Hurricane “Laura” recently claimed several lives and destroyed numerous homes in the US state of Louisiana. More hurricanes are likely to follow. In this country too, the weather is becoming more and more extreme: heavy rain, scorching heat and increasingly violent storms are increasingly bothering Germans. It is not uncommon to hear complaints about full cellars, covered roofs or fallen trees.
Extreme weather events caused damage totaling 3.2 billion euros in Germany last year, figures from the Association of the German Insurance Industry (GDV) show. It is no longer just people in risk areas who are affected, such as those who live close to a river. “Climate change means that no one is safe from damage caused by natural hazards,” says Bianca Boss, spokeswoman for the consumer protection organization Bund der Versicherung (BDV). A certain amount of precaution is therefore worthwhile for everyone.
Two policies are suitable for homeowners: home and home insurance. Both usually pay for damage from storms, fire, tap water and hail. For example, if a storm tears the roof off the house, homeowners insurance takes over. If the storm also destroys armchairs and televisions, household insurance takes effect. This also applies if, for example, lightning strikes and causes a fire that devastates the house or garden.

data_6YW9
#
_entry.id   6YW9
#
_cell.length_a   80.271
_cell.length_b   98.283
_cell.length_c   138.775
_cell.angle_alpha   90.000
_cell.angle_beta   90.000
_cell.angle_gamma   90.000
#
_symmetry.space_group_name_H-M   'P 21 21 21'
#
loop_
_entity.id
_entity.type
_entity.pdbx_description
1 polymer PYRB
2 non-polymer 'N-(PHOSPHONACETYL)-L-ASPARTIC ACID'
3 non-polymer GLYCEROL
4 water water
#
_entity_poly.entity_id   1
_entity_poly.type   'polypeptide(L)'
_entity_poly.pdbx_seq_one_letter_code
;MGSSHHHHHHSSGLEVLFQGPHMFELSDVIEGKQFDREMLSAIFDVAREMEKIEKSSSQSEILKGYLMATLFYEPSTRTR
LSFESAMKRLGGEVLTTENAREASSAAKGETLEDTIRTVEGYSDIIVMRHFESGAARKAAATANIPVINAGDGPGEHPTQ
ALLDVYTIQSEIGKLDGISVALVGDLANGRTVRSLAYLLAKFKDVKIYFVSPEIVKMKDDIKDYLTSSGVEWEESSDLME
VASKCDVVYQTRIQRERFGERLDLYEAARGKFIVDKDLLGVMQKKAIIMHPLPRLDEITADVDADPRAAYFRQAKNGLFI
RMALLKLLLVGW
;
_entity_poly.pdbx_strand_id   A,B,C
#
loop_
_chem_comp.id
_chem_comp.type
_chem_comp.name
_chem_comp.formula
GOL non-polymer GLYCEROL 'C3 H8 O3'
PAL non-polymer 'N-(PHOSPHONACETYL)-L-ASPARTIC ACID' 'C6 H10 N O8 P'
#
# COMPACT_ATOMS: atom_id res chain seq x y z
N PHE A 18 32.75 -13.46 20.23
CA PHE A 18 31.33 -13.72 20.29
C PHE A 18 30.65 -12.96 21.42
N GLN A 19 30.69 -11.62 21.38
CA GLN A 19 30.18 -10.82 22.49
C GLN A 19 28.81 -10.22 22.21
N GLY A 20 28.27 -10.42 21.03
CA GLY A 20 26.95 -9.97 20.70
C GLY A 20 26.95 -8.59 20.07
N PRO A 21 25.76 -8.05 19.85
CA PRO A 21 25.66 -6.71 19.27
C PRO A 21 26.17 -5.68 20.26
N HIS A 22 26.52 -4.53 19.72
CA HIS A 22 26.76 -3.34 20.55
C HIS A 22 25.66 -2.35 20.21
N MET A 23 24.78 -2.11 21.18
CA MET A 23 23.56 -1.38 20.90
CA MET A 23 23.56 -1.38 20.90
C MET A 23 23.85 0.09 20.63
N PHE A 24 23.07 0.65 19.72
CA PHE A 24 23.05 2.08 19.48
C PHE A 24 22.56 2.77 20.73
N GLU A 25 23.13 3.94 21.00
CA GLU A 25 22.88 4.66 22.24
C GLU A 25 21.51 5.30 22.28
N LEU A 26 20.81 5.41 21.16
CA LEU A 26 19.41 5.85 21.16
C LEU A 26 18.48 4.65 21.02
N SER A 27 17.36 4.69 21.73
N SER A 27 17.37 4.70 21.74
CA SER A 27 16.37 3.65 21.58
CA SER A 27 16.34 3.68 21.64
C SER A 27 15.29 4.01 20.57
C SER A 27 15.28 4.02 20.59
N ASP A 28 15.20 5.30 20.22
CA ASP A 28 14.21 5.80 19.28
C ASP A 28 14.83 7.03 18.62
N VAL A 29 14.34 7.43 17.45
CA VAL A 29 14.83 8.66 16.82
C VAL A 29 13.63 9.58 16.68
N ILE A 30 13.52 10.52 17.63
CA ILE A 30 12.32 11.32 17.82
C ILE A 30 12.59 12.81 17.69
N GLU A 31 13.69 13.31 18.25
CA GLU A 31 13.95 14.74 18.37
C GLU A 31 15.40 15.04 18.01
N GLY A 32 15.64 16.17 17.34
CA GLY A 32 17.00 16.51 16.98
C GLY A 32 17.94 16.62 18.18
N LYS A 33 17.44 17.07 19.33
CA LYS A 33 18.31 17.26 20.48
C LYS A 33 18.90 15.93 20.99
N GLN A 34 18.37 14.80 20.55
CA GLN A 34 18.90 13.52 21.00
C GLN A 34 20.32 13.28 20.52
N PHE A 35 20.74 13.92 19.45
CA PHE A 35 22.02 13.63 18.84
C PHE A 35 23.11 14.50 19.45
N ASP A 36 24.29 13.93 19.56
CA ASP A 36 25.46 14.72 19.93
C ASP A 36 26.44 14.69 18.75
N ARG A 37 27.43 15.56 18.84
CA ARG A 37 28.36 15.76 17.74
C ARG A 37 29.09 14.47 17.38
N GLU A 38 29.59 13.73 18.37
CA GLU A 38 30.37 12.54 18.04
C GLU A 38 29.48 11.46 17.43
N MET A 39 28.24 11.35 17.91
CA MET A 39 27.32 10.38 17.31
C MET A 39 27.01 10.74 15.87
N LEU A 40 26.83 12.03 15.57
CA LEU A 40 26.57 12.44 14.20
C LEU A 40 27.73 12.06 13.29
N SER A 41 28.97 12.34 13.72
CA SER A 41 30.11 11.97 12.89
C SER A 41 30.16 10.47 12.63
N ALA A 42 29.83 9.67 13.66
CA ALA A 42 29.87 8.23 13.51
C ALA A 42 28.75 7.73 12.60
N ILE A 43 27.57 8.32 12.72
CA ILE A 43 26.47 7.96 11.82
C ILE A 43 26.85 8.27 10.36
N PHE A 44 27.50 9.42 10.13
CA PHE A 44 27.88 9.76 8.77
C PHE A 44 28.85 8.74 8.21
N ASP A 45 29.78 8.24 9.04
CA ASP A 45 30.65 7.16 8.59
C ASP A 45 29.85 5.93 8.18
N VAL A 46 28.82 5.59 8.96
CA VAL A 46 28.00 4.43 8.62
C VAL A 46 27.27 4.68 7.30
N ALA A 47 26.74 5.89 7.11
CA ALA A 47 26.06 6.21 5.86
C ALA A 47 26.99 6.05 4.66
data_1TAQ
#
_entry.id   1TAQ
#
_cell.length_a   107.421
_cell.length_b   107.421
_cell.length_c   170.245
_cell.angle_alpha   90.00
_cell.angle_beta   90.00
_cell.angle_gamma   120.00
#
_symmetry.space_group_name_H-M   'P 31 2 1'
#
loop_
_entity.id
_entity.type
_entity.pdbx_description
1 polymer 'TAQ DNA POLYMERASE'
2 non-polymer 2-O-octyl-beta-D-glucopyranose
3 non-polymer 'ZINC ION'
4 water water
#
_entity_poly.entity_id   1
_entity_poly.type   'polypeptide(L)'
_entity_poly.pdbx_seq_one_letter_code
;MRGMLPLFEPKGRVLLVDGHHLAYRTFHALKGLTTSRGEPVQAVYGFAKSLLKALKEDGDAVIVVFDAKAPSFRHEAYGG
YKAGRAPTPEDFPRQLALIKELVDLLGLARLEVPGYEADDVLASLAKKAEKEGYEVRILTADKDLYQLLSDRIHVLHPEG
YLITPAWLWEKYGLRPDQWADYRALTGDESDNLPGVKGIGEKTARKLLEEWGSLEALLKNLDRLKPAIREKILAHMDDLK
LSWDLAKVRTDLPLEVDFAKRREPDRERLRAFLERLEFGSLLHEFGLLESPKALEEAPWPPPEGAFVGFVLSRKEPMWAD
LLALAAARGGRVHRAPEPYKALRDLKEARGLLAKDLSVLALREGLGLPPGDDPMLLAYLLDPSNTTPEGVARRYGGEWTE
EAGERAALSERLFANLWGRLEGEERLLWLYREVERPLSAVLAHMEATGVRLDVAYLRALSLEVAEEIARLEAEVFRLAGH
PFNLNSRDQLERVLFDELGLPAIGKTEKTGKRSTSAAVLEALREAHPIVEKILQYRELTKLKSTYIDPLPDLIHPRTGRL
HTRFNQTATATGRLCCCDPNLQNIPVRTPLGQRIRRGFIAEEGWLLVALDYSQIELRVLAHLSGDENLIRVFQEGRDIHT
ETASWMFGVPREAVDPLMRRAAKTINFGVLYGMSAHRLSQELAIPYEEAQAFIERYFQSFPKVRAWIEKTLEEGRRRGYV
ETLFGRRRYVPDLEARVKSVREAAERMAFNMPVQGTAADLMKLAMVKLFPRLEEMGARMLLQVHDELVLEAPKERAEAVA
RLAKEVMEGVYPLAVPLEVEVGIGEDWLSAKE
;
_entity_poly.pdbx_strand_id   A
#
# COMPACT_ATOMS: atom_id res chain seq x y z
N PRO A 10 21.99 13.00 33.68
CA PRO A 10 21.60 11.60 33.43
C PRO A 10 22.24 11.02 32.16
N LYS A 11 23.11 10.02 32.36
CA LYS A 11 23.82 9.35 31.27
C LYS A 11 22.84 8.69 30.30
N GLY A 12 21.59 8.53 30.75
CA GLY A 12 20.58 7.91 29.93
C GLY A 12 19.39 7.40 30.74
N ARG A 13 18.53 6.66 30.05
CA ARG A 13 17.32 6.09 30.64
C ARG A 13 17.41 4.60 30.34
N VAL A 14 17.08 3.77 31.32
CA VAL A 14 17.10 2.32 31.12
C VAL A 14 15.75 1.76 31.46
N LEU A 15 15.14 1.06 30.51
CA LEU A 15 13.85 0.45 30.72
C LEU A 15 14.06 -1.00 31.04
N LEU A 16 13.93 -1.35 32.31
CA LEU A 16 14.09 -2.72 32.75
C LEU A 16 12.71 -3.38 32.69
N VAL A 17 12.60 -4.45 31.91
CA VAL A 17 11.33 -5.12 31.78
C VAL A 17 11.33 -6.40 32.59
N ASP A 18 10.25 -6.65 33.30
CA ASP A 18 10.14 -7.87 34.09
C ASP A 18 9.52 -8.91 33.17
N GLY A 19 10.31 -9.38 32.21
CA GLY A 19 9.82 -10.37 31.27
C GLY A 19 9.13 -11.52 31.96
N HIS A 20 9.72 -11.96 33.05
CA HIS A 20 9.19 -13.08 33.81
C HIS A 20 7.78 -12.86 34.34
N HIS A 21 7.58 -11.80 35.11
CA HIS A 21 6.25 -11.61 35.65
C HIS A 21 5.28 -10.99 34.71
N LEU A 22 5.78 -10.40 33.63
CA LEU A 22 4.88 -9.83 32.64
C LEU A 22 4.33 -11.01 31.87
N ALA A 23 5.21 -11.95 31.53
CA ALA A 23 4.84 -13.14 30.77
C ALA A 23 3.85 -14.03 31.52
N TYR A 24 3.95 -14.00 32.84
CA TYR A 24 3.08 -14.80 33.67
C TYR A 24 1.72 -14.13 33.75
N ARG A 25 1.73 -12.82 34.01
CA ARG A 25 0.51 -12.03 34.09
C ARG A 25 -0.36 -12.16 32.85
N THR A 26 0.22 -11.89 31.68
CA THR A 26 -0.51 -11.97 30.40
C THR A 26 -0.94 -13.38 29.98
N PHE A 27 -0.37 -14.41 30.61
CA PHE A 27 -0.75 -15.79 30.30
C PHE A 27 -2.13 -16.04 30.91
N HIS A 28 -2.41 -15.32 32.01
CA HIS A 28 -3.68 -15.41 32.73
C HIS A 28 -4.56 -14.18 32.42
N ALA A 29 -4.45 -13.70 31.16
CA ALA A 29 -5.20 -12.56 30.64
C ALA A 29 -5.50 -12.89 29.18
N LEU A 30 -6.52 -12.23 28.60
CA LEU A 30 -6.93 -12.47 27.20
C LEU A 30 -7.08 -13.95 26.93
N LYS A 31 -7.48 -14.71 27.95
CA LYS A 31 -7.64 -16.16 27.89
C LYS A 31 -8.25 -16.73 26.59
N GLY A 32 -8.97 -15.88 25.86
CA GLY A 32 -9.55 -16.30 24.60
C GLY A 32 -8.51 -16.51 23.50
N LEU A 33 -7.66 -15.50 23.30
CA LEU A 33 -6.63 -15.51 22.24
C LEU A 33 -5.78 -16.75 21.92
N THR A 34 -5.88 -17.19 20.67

In the event of water damage, it is important to determine the cause of the damage in order to settle the claim. Residential building and household contents insurance only takes effect if broken pipes or lines are to blame for the water damage. If, on the other hand, heavy rain has caused the basement to fill up or the walls to go moldy, an additional policy is required: the natural hazard insurance. It covers damage caused by natural disasters. These include floods, avalanches, volcanic eruptions or landslides, as well as storms from wind force 8.
Whether a natural hazard insurance is worthwhile depends on how much a house is at risk of being damaged by the forces of nature. A study by Stiftung Warentest has shown that around 93 percent of the houses in Germany are in the so-called hazard class 1. That means: You are not affected by floods and can therefore be insured against natural disasters relatively cheaply. It becomes problematic in cities like Cologne, where, thanks to the Rhine, there is a flood at least once every ten years. “Insurers often don’t even offer natural hazard insurance for residents in these locations,” says BDV’s Boss. And the offers that are available are sometimes several hundred euros more expensive than for homeowners in non-risk areas.
Forces of nature can cause not only direct damage, but also indirect damage. For example, a storm can uproot a tree, which then falls on a car. “If the storm had a speed of at least 62 kilometers per hour – that is, wind force 8 – partial comprehensive insurance helps,” says Boss. Only fully comprehensive insurance offers protection regardless of the wind strength. “If a consumer has not taken out one and still wants compensation, he must investigate whether someone else is at fault,” says Boss. That could be the neighbor on whose property the fallen tree was. In order to get money, the injured party has to prove that the neighbor actually made a mistake – for example ignoring the fact that the tree was rotten. “That can lead to endless arguments,” warns Boss.
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